Why tensions are flaring over Trump's Phoenix rally
JUDY WOODRUFF: In his address to the nation last night, President Trump also stressed the need for unity, and urged Americans to, quote, heal our divisions within. But those divisions could be on full display tonight in Phoenix, Arizona.
Our Lisa Desjardins joins us to explain — Lisa.
LISA DESJARDINS: That's right, Judy.
This will be the president's first campaign-style rally since the tragic events in Charlottesville. He'll be talking to some of his most faithful supporters inside the Phoenix Convention Center, even as, outside, officials are bracing for thousands of protestors to greet President Trump.
LISA DESJARDINS: Walking out into the Arizona heat, in his first trip to the sate as commander-in-chief, President Trump toured a Customs and Border Protection facility and visited with Marines in Yuma ahead of a planned campaign rally in Phoenix.
But not everyone in the western state is welcoming Trump. On Monday, Phoenix Mayor Greg Stanton, a Democrat, called for Trump to delay his visit in light of the violence in Charlottesville, Virginia.
MAYOR GREG STANTON, Phoenix, Arizona: I did not feel it was the right time to do it. It was too close after Charlottesville. That was such a difficult situation, not only for the people in Charlottesville, but for all Americans. And so a campaign-style rally so shortly thereafter, I did not think was appropriate.
LISA DESJARDINS: Trump's fellow Republican, Governor Doug Ducey, plans to greet him at the Phoenix airport, but not attend the Phoenix rally, saying he needs to focus on working with law enforcement toward a safe event.
And the president is on shaky ground with both of Arizona's senators, John McCain and Jeff Flake. Most recently, the Republican senators condemned the president's response to Charlottesville. In turn, President Trump tweeted support last week for Flake's primary opponent, adding that the senator is weak on borders and toxic.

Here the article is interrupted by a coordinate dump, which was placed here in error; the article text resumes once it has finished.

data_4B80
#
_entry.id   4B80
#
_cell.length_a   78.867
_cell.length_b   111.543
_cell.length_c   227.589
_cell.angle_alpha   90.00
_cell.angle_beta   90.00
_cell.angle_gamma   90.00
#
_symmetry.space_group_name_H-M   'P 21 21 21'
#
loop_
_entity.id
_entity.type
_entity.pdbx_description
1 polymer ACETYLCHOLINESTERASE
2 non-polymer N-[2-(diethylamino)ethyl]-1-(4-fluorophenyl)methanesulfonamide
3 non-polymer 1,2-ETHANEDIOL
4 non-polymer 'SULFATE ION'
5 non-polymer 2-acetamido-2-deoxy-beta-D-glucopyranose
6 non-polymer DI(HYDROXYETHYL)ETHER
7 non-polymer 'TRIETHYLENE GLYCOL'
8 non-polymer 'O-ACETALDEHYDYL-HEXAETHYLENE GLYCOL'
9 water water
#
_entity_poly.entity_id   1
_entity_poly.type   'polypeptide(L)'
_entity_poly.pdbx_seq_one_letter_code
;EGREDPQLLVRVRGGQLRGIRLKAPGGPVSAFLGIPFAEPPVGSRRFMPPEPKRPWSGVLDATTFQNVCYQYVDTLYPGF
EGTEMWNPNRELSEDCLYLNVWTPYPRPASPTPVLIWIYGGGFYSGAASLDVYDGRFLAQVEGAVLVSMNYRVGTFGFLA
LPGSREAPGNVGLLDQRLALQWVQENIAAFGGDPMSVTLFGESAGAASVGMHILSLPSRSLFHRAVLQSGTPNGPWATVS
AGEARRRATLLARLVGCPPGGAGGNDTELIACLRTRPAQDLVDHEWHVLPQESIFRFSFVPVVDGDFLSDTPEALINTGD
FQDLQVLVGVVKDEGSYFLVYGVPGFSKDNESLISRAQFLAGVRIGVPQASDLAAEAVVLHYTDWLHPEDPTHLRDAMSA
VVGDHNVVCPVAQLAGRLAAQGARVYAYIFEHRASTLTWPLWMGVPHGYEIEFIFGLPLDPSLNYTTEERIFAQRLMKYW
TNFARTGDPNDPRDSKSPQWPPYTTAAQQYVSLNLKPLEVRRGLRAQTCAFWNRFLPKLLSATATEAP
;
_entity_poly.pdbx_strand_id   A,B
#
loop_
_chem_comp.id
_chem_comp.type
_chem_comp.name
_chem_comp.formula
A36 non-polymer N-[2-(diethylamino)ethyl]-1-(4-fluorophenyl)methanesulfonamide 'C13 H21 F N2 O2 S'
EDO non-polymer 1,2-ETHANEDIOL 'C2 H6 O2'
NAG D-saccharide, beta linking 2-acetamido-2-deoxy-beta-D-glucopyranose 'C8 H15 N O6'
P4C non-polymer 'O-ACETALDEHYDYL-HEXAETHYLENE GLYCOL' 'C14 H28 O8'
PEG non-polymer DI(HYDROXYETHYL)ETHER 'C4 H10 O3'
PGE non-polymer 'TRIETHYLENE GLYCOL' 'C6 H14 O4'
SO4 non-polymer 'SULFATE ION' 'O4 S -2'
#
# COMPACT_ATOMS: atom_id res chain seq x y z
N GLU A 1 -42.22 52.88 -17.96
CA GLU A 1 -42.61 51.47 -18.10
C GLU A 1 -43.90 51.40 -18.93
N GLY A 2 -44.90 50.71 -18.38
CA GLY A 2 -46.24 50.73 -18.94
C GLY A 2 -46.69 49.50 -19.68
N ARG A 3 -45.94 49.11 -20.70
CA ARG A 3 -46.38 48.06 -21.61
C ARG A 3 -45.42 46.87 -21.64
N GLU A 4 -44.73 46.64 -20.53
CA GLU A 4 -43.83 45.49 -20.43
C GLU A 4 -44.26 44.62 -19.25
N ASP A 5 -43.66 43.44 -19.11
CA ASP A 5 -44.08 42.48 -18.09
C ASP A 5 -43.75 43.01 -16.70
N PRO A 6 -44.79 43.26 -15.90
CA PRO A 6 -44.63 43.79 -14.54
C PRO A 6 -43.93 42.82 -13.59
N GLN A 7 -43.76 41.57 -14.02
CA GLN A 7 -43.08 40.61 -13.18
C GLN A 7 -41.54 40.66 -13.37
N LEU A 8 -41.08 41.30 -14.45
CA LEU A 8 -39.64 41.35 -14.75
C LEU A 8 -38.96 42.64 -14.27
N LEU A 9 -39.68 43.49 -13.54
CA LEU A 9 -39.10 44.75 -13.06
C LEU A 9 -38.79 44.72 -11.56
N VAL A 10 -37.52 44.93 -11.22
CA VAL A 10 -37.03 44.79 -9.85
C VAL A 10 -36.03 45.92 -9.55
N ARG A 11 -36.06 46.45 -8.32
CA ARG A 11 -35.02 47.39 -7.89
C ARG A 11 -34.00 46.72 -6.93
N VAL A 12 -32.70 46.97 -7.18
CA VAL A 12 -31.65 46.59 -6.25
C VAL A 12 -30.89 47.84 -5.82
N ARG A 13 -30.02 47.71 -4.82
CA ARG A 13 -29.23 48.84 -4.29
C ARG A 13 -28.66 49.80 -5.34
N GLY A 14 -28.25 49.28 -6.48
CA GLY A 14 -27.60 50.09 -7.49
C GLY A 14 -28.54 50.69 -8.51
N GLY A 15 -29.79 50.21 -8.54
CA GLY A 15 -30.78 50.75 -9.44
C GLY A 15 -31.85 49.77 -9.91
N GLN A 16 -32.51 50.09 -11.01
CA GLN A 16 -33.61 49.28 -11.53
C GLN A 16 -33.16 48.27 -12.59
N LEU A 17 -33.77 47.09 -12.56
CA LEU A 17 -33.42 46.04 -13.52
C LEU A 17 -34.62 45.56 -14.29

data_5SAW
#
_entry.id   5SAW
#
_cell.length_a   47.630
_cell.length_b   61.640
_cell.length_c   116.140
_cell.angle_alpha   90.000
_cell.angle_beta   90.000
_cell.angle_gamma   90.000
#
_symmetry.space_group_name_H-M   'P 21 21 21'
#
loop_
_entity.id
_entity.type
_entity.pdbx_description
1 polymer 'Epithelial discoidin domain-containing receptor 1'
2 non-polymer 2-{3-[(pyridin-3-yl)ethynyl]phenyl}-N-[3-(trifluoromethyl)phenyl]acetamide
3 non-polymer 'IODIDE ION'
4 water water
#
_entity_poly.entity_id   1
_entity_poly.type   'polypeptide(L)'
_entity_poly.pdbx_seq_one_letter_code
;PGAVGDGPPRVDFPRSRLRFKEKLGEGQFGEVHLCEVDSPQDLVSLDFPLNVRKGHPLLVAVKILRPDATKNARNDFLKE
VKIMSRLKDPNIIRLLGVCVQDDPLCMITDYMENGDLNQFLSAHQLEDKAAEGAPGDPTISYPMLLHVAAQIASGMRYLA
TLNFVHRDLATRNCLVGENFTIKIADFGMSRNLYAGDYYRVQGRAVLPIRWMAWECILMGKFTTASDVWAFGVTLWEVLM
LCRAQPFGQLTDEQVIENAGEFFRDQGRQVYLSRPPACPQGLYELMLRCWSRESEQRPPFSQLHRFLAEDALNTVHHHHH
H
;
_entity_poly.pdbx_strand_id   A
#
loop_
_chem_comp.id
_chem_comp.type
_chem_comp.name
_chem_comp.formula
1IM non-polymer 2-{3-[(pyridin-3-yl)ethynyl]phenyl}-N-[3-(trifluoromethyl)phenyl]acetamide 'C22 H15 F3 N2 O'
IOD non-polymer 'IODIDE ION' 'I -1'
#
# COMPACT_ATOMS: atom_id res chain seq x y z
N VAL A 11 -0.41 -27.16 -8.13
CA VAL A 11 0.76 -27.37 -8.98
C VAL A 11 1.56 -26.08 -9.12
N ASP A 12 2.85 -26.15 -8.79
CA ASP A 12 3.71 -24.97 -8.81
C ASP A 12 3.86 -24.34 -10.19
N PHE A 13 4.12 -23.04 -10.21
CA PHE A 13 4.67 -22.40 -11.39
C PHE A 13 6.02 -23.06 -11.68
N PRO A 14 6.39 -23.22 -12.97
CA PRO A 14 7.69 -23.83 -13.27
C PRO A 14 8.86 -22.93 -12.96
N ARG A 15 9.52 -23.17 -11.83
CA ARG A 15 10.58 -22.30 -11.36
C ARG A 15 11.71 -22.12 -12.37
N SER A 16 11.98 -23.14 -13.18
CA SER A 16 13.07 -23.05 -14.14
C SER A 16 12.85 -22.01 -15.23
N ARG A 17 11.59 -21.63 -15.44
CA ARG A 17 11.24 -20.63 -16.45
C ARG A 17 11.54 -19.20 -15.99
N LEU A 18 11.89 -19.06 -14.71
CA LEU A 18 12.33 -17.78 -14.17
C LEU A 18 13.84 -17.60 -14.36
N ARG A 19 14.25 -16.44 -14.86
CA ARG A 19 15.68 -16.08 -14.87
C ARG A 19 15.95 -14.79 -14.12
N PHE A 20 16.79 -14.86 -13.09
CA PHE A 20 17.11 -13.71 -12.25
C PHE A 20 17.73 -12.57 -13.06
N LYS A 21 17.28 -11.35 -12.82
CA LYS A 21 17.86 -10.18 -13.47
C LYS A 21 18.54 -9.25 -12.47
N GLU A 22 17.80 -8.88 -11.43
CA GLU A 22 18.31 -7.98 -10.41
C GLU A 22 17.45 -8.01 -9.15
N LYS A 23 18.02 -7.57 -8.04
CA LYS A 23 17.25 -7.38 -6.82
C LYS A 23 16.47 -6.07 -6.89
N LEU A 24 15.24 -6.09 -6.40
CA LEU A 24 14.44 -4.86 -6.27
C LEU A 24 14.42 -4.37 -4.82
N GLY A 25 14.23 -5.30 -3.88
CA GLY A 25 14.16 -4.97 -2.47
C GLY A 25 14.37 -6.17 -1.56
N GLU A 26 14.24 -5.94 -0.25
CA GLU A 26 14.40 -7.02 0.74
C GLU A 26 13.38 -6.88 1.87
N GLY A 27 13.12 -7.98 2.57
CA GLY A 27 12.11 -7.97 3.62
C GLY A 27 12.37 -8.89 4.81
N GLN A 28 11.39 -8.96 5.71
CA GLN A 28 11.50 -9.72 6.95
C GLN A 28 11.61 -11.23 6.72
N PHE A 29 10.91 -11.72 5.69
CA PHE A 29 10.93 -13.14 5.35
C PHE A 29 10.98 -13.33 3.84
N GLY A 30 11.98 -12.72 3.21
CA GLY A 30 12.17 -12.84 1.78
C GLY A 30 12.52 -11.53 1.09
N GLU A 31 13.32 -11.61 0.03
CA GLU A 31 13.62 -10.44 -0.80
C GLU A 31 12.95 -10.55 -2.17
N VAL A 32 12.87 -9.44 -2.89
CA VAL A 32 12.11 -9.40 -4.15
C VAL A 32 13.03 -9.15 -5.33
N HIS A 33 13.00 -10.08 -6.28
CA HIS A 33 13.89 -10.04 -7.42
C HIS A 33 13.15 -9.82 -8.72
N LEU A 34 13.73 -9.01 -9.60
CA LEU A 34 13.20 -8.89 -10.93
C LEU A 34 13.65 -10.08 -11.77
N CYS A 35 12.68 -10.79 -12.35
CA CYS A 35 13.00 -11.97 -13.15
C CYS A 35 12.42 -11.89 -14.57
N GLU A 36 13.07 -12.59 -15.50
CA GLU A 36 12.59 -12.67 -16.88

PRESIDENT DONALD TRUMP: Look at all these women for Trump, you know?
LISA DESJARDINS: Arizona is also a state where candidate Trump saw large crowds of both supporters and protesters during the campaign.
PROTESTERS: Dump Trump, dump hate. Get the fascists out of our state.
ANNOUNCER: From Maricopa County, Arizona, please welcome Sheriff Joe Arpaio.
LISA DESJARDINS: Among his prominent Arizona supporters, former Maricopa County Sheriff Joe Arpaio, a figure known for his controversial approaches to law enforcement.
SHERIFF JOE ARPAIO, Maricopa County, Arizona: I have fought on the front lines to prevent illegal immigration. And I know Donald Trump will stand with me and other proud Americans to secure our border.
LISA DESJARDINS: In July, Arpaio was convicted of a misdemeanor for ignoring a judge's order to stop his anti-immigrant traffic patrols. He is scheduled to be sentenced in October. But the president told FOX News he is seriously considering a pardon of the divisive sheriff.
LISA DESJARDINS: And late today, a White House spokeswoman said Mr. Trump will not use tonight's rally to announce a pardon for Sheriff Joe Arpaio.
Joining us now outside the Phoenix Convention Center, where the president will speak tonight, is Vanessa Ruiz, of Arizona PBS.
Thank you so much for joining us.
Can you just set the scene for us, the size of the crowd, the temperature of people, and of the air? It's incredibly hot there today, isn't it?
VANESSA RUIZ, Arizona PBS: Yes, it is, Lisa. In fact, it's 107 degrees right now here in the city of Phoenix. But so far, it seems that cooler heads are prevailing.
I'm going to step outside for just a quick second so you can see behind me. That is the Phoenix Convention Center. It's located in downtown right in the heart of the city. And as you ses there, there's already a huge line wrapping around the entire building. People lining up since about 9:00 this morning, waiting to enter the convention center to go ahead and be part of that rally that is being held by President Donald Trump.